David Blanchflower has been a lone voice calling for rate cuts
The looming threat of recession has left the Bank of England under intense scrutiny as it prepares to announce its latest interest rate decision.
The Bank's Monetary Policy Committee is expected to keep rates on hold at 5% on Thursday despite evidence the economic outlook is fast deteriorating.
Output ground to a halt in the second quarter while consumer confidence has been shaken by tumbling house prices.
Many economists expect rates to fall soon despite inflation worries.
The threat of inflation, which has risen sharply to 4.4% in recent months, has deterred policymakers from taking any action.
But the fear of a prolonged recession over the next 18 months is expected to sway the MPC to ease borrowing before the end of 2008.
The OECD has forecast that the UK economy will contract in the current quarter and the next - meeting the official definition of a recession.
Chancellor Alistair Darling heightened concerns about the resilience of the economy when he said recently that conditions facing the UK and other countries were "arguably the worst in 60 years".
Gloomy forecasts about the economy have hit the pound, which has been falling against the dollar and the euro, and has had its worst month against the US currency since 1992.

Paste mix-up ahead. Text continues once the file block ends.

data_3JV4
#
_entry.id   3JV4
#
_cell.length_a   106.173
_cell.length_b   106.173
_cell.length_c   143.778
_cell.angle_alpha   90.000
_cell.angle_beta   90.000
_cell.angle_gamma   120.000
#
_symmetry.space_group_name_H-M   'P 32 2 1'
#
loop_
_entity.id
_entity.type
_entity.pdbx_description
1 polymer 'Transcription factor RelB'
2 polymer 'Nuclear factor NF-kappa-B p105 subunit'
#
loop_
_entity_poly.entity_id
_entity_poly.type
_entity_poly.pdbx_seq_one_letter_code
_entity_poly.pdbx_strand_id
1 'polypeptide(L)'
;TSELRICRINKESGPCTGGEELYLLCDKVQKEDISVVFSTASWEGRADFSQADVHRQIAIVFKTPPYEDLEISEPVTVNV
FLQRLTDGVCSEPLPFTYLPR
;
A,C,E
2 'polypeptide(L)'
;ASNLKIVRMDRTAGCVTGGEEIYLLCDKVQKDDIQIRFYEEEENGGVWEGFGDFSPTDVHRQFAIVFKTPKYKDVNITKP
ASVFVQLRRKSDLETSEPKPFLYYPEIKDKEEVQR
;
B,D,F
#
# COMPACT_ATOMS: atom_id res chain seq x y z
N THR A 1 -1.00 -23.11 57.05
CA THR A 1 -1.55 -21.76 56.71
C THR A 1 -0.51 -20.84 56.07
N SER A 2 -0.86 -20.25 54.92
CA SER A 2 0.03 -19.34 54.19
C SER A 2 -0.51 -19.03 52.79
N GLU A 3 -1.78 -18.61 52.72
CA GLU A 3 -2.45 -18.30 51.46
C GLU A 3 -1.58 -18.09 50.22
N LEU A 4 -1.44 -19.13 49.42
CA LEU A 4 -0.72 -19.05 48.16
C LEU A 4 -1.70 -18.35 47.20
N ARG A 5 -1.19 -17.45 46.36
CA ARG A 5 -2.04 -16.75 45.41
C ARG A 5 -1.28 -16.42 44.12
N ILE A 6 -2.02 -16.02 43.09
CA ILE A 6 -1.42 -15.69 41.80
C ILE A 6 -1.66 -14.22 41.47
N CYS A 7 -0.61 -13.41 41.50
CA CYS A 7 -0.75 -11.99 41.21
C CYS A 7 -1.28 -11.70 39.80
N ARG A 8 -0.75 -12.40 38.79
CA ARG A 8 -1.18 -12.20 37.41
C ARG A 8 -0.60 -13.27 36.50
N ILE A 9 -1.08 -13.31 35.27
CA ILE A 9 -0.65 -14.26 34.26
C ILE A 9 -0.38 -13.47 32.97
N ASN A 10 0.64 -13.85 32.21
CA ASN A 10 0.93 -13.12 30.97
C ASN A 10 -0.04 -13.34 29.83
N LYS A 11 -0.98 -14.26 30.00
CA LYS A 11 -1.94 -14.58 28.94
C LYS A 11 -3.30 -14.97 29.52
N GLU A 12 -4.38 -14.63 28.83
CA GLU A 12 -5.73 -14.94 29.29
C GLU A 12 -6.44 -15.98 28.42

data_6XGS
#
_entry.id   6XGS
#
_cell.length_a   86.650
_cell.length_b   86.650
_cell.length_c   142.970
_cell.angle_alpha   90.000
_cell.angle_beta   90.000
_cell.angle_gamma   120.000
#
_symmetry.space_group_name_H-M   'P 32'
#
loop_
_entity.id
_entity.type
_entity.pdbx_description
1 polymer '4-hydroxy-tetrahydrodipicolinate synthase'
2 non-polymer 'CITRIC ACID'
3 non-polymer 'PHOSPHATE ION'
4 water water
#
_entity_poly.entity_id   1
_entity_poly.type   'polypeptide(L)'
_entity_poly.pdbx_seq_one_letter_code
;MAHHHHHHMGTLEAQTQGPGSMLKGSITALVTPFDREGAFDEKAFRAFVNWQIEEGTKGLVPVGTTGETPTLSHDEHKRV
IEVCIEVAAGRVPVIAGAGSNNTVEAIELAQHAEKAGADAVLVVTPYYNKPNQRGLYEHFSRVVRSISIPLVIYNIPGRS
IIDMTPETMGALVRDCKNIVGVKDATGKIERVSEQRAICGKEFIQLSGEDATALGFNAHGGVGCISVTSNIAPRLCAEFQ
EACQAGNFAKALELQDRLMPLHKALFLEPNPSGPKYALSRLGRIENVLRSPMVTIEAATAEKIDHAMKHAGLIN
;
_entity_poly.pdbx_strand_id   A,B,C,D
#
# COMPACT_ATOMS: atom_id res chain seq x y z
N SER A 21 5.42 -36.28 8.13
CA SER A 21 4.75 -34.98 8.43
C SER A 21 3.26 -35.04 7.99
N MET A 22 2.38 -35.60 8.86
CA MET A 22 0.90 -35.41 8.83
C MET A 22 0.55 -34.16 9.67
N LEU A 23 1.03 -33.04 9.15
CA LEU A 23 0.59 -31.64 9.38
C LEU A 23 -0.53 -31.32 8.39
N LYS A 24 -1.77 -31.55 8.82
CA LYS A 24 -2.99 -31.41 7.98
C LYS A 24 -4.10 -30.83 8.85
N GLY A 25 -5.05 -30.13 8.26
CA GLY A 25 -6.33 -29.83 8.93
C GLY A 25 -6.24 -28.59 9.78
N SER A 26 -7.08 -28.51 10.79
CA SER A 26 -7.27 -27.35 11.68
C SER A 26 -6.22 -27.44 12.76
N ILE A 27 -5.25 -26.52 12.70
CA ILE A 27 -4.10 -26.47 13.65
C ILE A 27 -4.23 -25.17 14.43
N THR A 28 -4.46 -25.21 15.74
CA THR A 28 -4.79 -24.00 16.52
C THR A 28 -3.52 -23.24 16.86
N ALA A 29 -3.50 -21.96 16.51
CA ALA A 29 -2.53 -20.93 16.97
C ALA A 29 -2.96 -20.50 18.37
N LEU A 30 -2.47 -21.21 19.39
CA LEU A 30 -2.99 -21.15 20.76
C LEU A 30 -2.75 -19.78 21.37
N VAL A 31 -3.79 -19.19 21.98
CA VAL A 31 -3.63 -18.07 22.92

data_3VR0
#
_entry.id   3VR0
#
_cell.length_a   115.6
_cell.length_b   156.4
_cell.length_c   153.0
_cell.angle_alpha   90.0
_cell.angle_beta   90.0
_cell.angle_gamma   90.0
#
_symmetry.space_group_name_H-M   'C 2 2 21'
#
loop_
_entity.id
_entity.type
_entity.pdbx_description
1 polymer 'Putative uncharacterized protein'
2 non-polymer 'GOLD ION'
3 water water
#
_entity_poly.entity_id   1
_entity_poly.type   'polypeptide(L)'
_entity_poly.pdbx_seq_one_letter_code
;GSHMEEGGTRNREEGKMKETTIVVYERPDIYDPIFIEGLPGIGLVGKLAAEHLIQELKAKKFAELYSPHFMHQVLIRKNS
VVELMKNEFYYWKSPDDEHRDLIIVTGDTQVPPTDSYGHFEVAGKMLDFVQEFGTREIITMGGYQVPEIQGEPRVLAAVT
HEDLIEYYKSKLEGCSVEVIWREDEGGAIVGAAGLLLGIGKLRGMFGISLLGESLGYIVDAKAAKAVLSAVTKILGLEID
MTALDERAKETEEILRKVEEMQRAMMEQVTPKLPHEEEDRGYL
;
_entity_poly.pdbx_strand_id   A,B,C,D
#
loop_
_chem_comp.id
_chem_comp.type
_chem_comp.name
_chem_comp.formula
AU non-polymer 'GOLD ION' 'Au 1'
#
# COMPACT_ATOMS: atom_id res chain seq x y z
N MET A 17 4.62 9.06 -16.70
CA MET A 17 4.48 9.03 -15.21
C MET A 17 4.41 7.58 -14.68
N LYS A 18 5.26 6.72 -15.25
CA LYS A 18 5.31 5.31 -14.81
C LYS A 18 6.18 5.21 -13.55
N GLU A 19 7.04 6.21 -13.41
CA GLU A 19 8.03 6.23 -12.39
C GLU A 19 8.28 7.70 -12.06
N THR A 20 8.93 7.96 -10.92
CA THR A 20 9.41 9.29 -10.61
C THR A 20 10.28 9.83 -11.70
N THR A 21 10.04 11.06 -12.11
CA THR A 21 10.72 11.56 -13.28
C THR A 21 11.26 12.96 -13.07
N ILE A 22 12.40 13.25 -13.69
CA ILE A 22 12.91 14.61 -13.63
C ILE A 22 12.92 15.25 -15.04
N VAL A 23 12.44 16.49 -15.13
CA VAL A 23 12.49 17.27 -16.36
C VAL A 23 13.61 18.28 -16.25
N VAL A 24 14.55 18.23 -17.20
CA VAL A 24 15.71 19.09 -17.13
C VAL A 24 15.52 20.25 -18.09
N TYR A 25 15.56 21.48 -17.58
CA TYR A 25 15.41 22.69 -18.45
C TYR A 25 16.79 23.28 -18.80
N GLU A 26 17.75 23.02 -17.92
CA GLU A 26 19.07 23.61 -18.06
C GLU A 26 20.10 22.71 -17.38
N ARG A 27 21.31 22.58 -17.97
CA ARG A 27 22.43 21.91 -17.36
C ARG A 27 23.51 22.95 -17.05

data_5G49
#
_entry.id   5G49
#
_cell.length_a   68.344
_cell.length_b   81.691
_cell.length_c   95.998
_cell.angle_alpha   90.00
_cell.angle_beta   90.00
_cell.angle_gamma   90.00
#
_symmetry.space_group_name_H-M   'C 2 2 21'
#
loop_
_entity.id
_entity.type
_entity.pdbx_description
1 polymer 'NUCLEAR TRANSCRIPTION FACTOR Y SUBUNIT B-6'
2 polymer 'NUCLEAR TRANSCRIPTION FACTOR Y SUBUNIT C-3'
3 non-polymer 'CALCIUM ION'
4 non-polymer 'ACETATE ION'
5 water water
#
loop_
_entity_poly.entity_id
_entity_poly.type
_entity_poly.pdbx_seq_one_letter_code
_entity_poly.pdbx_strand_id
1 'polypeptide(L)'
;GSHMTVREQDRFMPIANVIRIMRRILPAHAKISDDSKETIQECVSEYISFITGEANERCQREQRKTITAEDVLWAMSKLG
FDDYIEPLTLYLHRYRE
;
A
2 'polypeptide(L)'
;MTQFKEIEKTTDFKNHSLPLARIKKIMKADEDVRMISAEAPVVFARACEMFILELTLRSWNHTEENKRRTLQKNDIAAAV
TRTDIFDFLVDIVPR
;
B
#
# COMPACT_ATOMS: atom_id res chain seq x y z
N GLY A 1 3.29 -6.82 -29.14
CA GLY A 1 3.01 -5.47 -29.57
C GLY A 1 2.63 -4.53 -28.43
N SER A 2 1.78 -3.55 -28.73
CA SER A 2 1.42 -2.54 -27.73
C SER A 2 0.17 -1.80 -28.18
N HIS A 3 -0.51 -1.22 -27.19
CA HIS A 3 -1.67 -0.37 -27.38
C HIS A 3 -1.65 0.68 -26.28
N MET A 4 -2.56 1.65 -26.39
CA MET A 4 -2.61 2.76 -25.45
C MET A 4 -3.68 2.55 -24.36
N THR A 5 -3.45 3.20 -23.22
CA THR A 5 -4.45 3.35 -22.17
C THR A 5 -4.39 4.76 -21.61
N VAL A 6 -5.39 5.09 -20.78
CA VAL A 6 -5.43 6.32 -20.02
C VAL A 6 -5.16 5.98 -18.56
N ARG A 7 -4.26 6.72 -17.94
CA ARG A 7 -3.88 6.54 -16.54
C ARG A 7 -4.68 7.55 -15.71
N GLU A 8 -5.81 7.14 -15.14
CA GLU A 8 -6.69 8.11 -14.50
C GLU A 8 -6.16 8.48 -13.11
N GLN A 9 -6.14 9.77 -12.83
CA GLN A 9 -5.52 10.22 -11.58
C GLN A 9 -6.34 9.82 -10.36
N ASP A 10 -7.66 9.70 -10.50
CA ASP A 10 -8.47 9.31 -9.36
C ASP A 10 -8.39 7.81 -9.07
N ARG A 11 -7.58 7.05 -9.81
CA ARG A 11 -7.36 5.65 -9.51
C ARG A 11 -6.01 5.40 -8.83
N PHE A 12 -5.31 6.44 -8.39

A three-way voting split on the MPC in recent months has highlighted the difficulties facing the body in the current troubled climate.
Arch-dove David Blanchflower has persistently called for rate cuts to support the faltering economy and has warned of a sharp jump in unemployment if no action is taken.
However, another external member of the MPC, Tim Besley, remains more hawkish, urging a rise in rates to contain inflation which many experts believe could soon hit 5%.
While the other seven members of the MPC have voted for rates to stay on hold for several months, many experts believe they will not be able to hold this line for much longer.
"It now seems a question of when, rather than will, the Bank of England cut rates," said Howard Archer, chief economist at Global Insight.
"The MPC has clearly become markedly more concerned about the current state of the economy and the growth outlook in recent weeks, acknowledging that recession is very possible."
Patrick Minford, professor of applied economics at Cardiff Business School, said the poor state of the economy warranted an immediate cut in rates as the impact of elevated fuel and food prices begins to ease.
"Inflation has been imported by oil and commodity prices, which are now coming down," he told the BBC.
"The economy has stopped growing and the housing market is plunging," he added.
Some analysts reckon that rates could fall as low as 3.5% next year
With manufacturing output and business investment weakening and High Street confidence brittle, pressure is growing on the MPC to act sooner rather than later.
"A major recession can still be avoided, but the MPC cannot wait too long before acting," said David Kern, economic adviser to the British Chambers of Commerce.
"To reduce the threat of a severe economic downturn, the MPC must start cutting interest rates in October or November."